Thanks for the responses! Since my original post, I've managed to cure some of my ignorance, and also accomplish my original goal, which was to extract my mom's email address book from the Sandisk. I'll give you the rundown on how I did that, but I guess that's really off-topic from the QEMU question, so first about QEMU...
QEMU docs say it automatically figures out geometry of disk images, but it has an option to specify geometry: -hdachs c,h,s[,t] so I tried it like this: -hdachs 490,2,32 and that gave the same result, the failure to access /dev/hd0t77. Same thing when I give auto or none for the optional part at the end, the translation mode. However, when I saw Wild-pencil's comment about lba, I also tried lba. It worked less well, I think, the emulator started chewing cpu cycles, but did not get past Booting from Hard Disk. Does the iOpener's Sandisk use lba mode? I always assumed it was normal mode.
By the way, I figured out what the "t77" in hd0t77 means. I believe it means file system type 77, or QNX-4 format.
My next step was to explore running QNX in QEMU, and I ended up downloading the CD image for QNX 6.1 and installing it in QEMU, and that worked great. Next I tried giving the Sandisk image file to QEMU as the second disk image, and booting into QNX, and that also worked great, QNX automatically mounted the QNX-formatted partitions from the Sandisk image into three directories in /fs.
The rest of my story is about QNX, so maybe it's not interesting to folks on linux-haker, but here it is anyway. This installer for QNX 6.1 really made things easy for me. After having good luck with it in QEMU, I next installed it onto a laptop hard drive and tried to boot the iOpener with it. This did not work, QNX hung early in the boot process. I had good luck with Windows 98 on my previous iOpener, and the QNX installer has an interesting option where you can install it to a file under Windows, and that file holds the entire QNX space, and when Windows is booting, QNX will swap itself in and take over. A dual boot system of their own invention. So I installed Windows 98 onto the hard drive, copied the QNX installer to the hard drive, booted the iOpener into Windows 98 (I already knew how to do this). Then I ran the QNX installer, installed QNX to file, and rebooted. Magically, the iOpener booted up into QNX from the hard drive.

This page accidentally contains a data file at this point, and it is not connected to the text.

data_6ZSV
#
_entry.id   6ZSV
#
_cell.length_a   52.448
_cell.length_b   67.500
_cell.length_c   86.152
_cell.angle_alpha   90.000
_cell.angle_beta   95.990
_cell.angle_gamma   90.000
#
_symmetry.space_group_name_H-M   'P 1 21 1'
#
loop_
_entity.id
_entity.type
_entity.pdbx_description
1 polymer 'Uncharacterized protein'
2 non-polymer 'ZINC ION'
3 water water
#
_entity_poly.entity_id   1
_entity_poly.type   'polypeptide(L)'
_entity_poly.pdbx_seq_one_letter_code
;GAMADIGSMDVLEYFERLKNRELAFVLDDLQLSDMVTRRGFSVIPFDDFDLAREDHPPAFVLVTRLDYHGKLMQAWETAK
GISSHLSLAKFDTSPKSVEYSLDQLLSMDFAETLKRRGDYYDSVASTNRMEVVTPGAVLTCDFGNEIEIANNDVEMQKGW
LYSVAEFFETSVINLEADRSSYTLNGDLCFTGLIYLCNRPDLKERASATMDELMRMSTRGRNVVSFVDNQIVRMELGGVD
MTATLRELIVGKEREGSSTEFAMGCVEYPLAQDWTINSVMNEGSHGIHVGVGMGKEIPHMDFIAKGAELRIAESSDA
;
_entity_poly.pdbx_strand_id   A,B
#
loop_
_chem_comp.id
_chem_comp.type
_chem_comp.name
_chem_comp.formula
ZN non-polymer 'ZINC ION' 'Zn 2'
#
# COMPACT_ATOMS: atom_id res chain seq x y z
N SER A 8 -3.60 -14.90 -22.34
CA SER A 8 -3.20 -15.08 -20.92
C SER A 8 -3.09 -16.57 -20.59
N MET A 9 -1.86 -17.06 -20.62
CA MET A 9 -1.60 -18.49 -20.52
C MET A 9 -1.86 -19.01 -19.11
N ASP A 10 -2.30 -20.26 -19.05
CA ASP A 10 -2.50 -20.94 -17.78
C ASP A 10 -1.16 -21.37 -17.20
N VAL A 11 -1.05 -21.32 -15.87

As it did in the emulator, QNX automatically mounted the partitions from the Sandisk into /fs, so I was able to browse them, and in about 5 minutes I found the email address book. The partition was mounted in /fs/hd1-qnx4, and the file was .../dsm/<ten digit number>_addressbook.acap. I need to ask about dsm and the acap file format, which I'll do in a separate thread. Remember the hard drive is formatted DOS, and the QNX space is inside a file on this DOS drive. QNX also had mounted the "host" DOS file system in /fs, so I was able to cp this file out there, switch the hard drive to another computer and retrieve the file. Ta da!
So that was my goal accomplished, but I still want to play out the emulation question as far as I can. So the next thing I did was to boot the iOpener in Windows again and use Dolly to copy the Sandisk image to a file. So now I have my mom's Sandisk image to compare with the pristine v2 image. While I was at it, I also used cp -R to copy the contents of the QNX partitions into the DOS space, as a form of backup, but in the process, cp failed on a currupt file: np-misc.fs. Hmmm, could this corrupt file be the problem the brought down the iOpener? Can I replace this file with the same file from the v2 image and get the iOpener working again as an email machine? We shall see. First I have to figure out how to use QEMU to get the good np-misc.fs out of the v2 image. To do that, I need networking to work between the QEMU machine and the host machine, and I haven't gotten that going yet. That's next.
I tried one more time to boot the iOpener disk image using QEMU, this time using the file I'd just made with Dolly from my mom's iOpener. Interestingly, it boots very much like it does on the real machine, until it once again complains it cannot access /dev/hd0t77. I'll follow this post with a screenshot.
Regarding Linuxguru's post, so far I've not using Linux to do anything, I've done my disk image copying with Windows and Dolly. Would I get better results if I used Linux and dd?
I'm not too surprised that QEMU will not boot the iOpener Sandisk image. Early on in my experiments, I had zapped the v2 Sandisk image to the hard drive using Dolly, and after I did that, my PC would no longer boot with the hard drive attached. I couldn't even boot from floppy or CD with this hard drive simply attached. Something in that disk image is incompatible with the (old) BIOS of my PC. So I'm not surprised that the BIOS of the QEMU emulator has trouble with it as well. I wonder what it is. I'm out of ideas for getting it booted in QEMU, but I'll add some more to the thread when I figure out QEMU networking and get the np-misc.fs file out of the image.